If you’re wondering why I haven’t posted for a while, it’s because I’ve been on holiday in Crete. I took a break from blogging and from training, a chance to properly unwind. When on holiday I met a number of stray, un-neutered cats at my hotel. This blog post is about them, but also some advice for tourists generally on helping stray cats.
The cats of Anissaras
Cats are not commonly kept as pets in Crete and when they are kept it is as working animals to clear vermin. It is not common for cats and dogs to be neutered as this is seen as an unnatural practice – although opinions are gradually changing on this. As a result there are many strays and they visit hotels in the hope of scavenging an easy meal.
Here are some of the cats that I met at our hotel in the Anissaras region:
I met Ginger Ears on my first night at the hotel. He is a regular visitor to the pool side bar and very friendly. He is the first cat I have ever seen drinking salt water. He must have had a fight part way through our holiday (as un-neutered tom cats will) as he had a big scratched on his nose at the end.
Little Kitten Belly
Often to be found at the Cretan Restaurant at the hotel, Little Kitten Belly is a tiny, friendly girl. Despite the fact that she is probably less that a year old she is already pregnant, which makes me feel very sad. I do not have a picture of LKB as every time I tried to take one she head butted my phone.
A big, older tom cat who has quite a pronounced limp, but despite this has no trouble getting where he needs to go. He is more wary of people than the other cats that we encountered. He is also a bit of a bully to the other cats.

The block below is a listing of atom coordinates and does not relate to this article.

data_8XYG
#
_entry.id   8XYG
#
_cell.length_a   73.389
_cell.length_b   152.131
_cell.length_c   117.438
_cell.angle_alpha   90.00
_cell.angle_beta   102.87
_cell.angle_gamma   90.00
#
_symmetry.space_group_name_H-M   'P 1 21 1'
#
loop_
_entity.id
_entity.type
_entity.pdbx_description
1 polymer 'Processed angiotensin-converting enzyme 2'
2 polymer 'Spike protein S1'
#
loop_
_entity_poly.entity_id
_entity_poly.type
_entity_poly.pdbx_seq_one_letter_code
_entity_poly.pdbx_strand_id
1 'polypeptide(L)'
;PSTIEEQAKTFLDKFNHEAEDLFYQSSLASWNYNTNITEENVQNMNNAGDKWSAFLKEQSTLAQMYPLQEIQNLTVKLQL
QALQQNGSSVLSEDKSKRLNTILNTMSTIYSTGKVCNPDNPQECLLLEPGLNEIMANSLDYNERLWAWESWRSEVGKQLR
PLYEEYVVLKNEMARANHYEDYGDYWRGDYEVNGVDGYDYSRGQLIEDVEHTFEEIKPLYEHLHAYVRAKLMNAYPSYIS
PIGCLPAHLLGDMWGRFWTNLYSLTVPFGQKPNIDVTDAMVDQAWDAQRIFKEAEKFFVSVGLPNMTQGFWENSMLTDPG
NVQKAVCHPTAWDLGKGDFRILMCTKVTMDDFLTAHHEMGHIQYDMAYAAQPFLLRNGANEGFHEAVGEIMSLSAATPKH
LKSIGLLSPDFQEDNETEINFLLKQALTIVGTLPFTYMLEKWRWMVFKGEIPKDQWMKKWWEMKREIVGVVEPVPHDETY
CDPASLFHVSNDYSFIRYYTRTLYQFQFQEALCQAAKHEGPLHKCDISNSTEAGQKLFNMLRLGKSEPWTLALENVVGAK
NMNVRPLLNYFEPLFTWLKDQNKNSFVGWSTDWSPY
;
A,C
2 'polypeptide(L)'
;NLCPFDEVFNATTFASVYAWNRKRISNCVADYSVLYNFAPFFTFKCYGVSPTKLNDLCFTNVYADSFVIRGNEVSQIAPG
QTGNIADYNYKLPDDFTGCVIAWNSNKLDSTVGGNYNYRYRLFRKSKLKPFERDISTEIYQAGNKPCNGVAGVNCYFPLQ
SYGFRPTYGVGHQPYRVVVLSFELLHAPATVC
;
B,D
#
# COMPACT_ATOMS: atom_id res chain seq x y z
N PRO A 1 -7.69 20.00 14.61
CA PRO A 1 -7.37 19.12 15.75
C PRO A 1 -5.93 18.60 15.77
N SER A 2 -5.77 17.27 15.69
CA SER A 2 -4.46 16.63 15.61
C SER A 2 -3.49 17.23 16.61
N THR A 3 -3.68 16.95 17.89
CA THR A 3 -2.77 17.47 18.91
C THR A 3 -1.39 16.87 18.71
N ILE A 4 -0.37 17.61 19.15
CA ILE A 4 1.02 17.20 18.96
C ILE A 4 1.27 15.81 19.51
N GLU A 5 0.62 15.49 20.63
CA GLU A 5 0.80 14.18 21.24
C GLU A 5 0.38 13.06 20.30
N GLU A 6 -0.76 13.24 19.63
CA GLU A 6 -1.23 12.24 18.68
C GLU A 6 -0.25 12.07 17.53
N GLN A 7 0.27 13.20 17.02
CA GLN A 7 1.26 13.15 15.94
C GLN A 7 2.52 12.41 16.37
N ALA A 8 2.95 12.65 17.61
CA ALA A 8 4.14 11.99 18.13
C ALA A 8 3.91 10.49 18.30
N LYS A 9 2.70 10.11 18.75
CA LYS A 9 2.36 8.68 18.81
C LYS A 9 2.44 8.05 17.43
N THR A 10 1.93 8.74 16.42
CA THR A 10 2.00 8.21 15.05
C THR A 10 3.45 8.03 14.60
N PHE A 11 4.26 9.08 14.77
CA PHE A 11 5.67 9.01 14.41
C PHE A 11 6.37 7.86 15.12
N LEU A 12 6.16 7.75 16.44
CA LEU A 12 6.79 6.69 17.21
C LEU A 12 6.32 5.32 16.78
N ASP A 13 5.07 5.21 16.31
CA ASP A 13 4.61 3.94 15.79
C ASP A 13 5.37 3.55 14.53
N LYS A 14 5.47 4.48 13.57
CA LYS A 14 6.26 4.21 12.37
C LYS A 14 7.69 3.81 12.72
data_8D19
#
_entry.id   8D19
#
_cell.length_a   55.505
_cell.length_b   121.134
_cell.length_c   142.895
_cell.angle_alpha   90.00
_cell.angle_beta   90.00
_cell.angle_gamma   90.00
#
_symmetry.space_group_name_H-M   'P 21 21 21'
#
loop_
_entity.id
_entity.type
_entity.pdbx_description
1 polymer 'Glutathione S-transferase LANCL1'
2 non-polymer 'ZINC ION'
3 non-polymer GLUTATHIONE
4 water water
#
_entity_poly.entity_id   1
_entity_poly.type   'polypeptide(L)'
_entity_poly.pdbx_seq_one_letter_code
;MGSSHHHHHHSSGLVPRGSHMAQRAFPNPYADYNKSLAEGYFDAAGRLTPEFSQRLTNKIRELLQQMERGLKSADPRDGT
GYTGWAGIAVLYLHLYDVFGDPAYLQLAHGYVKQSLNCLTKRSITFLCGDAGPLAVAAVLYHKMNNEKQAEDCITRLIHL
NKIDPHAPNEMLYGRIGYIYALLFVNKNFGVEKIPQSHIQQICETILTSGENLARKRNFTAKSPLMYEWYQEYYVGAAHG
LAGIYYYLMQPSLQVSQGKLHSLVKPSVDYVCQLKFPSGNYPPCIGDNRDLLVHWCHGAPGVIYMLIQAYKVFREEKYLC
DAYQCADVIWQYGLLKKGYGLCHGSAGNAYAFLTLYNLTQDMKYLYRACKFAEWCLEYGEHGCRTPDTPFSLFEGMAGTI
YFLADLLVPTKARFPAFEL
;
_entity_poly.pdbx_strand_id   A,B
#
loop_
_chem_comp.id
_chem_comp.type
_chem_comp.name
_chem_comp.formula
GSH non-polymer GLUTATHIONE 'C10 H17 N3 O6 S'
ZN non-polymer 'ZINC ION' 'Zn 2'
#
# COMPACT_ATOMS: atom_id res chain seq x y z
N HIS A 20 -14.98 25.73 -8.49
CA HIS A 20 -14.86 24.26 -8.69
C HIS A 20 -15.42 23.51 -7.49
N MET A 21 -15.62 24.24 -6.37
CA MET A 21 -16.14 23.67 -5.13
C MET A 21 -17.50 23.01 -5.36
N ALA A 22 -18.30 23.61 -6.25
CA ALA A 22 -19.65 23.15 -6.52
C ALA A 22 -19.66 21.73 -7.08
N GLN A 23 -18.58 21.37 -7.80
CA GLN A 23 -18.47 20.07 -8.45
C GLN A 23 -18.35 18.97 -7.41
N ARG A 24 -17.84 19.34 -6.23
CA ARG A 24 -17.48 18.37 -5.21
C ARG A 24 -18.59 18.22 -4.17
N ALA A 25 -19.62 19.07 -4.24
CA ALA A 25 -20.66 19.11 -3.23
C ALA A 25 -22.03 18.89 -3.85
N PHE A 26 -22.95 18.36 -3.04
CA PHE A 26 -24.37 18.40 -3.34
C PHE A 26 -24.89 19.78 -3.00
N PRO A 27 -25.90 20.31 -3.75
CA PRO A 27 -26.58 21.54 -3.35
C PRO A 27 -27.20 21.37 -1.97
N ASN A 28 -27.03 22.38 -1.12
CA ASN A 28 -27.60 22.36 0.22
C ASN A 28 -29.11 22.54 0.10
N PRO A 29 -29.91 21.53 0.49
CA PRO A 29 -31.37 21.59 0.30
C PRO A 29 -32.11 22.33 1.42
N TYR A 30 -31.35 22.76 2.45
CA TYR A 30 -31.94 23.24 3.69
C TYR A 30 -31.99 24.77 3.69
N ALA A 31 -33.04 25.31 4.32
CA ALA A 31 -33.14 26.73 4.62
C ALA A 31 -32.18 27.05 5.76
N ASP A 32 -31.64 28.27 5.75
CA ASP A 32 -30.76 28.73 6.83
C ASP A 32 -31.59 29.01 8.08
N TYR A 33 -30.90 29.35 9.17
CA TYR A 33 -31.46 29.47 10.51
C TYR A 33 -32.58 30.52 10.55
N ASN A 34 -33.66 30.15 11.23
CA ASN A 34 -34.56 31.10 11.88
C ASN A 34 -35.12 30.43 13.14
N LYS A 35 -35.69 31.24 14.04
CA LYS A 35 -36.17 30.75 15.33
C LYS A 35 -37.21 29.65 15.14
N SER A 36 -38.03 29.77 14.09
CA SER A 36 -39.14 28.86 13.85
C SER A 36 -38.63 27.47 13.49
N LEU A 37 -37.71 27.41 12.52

A lovely ginger kitten, it broke my heart to leave him behind because he reminded me of Rory when he was a kitten. He is so friendly that he will jump up on the sun lounger with you when called. He is happy to approach you even if you don’t have any food, just to get the attention.
How can tourists help?
Although my blog is primarily aimed at fundraising for Cats Protection in the UK, I am concerned with cat welfare everywhere. I have visited a number of websites looking for advice. VOCAL (Voice of the Cats Alliance) has a particularly good page with advice for holiday makers. Here is a summary of what I have found:
Should I feed cats abroad?
This is a very difficult question. Cats who have more food will produce more kittens, making the problem worse. On the other hand the alternative is to see cats go hungry. It is not advisable to feed cats from your hotel room or villa because the cats will get used to being fed there and then you will leave. It may also not be a good idea to feed them in restaurants, because if other visitors complain then action may be taken to “dispose” of the problem. When feeding cats abroad, it is best to do so in a quiet area, where they are less likely to disturb other visitors – unfortunately not everyone likes cats.
Should I bring a cats home with me?
Cats Protection would prefer to discourage people from bringing cats into the UK from overseas. This is due to the higher risk of infectious disease that these cats bring, but also because cats are not suited to long journeys and would find the trip very stressful.
It is possible but expensive to bring cats home from overseas and they will need to undergo a number of health checks before transport. If you are determined to do this then you will need to check local regulations to determine what is required. Local animal welfare groups may be able to help you.
What should I do if a cat is sick or injured?
If you find a sick or injured cat requiring immediate attention then you should find out if there is a local animal or cat welfare organisation and contact them. If you are willing to pay, you could contact a local vet and see if they will treat the cat.
What else can I do?
The best thing you can do is to find out what local animal or cat specific welfare organisations operate in the area and support them. Contact them and ask how you can help. Many organisations have websites and Facebook pages detailing the ways that you can provide support and donate to them. These organisations are working to promote neutering and improve attitudes to cats, which is the only way to create a genuine long term impact.